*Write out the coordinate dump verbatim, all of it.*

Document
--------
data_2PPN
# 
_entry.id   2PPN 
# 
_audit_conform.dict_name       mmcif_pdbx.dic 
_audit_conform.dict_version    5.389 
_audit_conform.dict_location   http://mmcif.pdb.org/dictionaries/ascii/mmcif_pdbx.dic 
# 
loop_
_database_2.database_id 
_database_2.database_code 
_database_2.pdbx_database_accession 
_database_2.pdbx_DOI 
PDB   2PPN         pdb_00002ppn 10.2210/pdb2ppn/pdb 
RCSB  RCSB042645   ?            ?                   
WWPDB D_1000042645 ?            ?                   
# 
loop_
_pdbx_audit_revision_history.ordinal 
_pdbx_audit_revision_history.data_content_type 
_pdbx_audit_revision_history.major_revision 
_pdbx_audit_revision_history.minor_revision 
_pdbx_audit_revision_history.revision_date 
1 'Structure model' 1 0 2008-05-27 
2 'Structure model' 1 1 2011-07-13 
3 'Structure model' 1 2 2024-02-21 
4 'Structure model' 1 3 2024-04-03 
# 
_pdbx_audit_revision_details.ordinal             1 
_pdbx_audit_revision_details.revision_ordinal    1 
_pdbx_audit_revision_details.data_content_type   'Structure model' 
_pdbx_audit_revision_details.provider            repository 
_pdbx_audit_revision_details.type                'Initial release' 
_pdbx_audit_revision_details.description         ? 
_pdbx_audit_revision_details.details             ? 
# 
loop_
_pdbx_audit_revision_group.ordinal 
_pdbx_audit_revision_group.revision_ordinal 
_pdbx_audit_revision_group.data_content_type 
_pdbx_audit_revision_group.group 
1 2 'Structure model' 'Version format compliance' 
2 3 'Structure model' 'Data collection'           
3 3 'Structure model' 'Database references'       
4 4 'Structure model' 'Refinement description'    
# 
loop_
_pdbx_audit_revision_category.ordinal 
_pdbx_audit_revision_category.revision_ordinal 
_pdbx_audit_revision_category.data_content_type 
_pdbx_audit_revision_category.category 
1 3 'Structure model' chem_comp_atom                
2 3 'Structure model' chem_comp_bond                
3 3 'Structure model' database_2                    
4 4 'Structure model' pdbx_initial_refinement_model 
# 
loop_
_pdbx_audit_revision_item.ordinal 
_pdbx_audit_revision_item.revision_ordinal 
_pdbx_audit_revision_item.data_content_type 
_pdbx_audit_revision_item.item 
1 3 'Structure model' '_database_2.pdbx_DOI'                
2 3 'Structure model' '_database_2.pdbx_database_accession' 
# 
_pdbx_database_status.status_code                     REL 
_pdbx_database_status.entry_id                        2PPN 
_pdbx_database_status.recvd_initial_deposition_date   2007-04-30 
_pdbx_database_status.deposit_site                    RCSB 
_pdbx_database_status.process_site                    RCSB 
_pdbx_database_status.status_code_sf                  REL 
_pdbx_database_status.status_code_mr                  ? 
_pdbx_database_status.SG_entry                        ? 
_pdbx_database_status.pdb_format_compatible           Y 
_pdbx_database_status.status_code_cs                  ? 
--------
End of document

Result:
data_2PPN
# 
_entry.id   2PPN 
# 
_audit_conform.dict_name       mmcif_pdbx.dic 
_audit_conform.dict_version    5.389 
_audit_conform.dict_location   http://mmcif.pdb.org/dictionaries/ascii/mmcif_pdbx.dic 
# 
loop_
_database_2.database_id 
_database_2.database_code 
_database_2.pdbx_database_accession 
_database_2.pdbx_DOI 
PDB   2PPN         pdb_00002ppn 10.2210/pdb2ppn/pdb 
RCSB  RCSB042645   ?            ?                   
WWPDB D_1000042645 ?            ?                   
# 
loop_
_pdbx_audit_revision_history.ordinal 
_pdbx_audit_revision_history.data_content_type 
_pdbx_audit_revision_history.major_revision 
_pdbx_audit_revision_history.minor_revision 
_pdbx_audit_revision_history.revision_date 
1 'Structure model' 1 0 2008-05-27 
2 'Structure model' 1 1 2011-07-13 
3 'Structure model' 1 2 2024-02-21 
4 'Structure model' 1 3 2024-04-03 
# 
_pdbx_audit_revision_details.ordinal             1 
_pdbx_audit_revision_details.revision_ordinal    1 
_pdbx_audit_revision_details.data_content_type   'Structure model' 
_pdbx_audit_revision_details.provider            repository 
_pdbx_audit_revision_details.type                'Initial release' 
_pdbx_audit_revision_details.description         ? 
_pdbx_audit_revision_details.details             ? 
# 
loop_
_pdbx_audit_revision_group.ordinal 
_pdbx_audit_revision_group.revision_ordinal 
_pdbx_audit_revision_group.data_content_type 
_pdbx_audit_revision_group.group 
1 2 'Structure model' 'Version format compliance' 
2 3 'Structure model' 'Data collection'           
3 3 'Structure model' 'Database references'       
4 4 'Structure model' 'Refinement description'    
# 
loop_
_pdbx_audit_revision_category.ordinal 
_pdbx_audit_revision_category.revision_ordinal 
_pdbx_audit_revision_category.data_content_type 
_pdbx_audit_revision_category.category 
1 3 'Structure model' chem_comp_atom                
2 3 'Structure model' chem_comp_bond                
3 3 'Structure model' database_2                    
4 4 'Structure model' pdbx_initial_refinement_model 
# 
loop_
_pdbx_audit_revision_item.ordinal 
_pdbx_audit_revision_item.revision_ordinal 
_pdbx_audit_revision_item.data_content_type 
_pdbx_audit_revision_item.item 
1 3 'Structure model' '_database_2.pdbx_DOI'                
2 3 'Structure model' '_database_2.pdbx_database_accession' 
# 
_pdbx_database_status.status_code                     REL 
_pdbx_database_status.entry_id                        2PPN 
_pdbx_database_status.recvd_initial_deposition_date   2007-04-30 
_pdbx_database_status.deposit_site                    RCSB 
_pdbx_database_status.process_site                    RCSB 
_pdbx_database_status.status_code_sf                  REL 
_pdbx_database_status.status_code_mr                  ? 
_pdbx_database_status.SG_entry                        ? 
_pdbx_database_status.pdb_format_compatible           Y 
_pdbx_database_status.status_code_cs                  ? 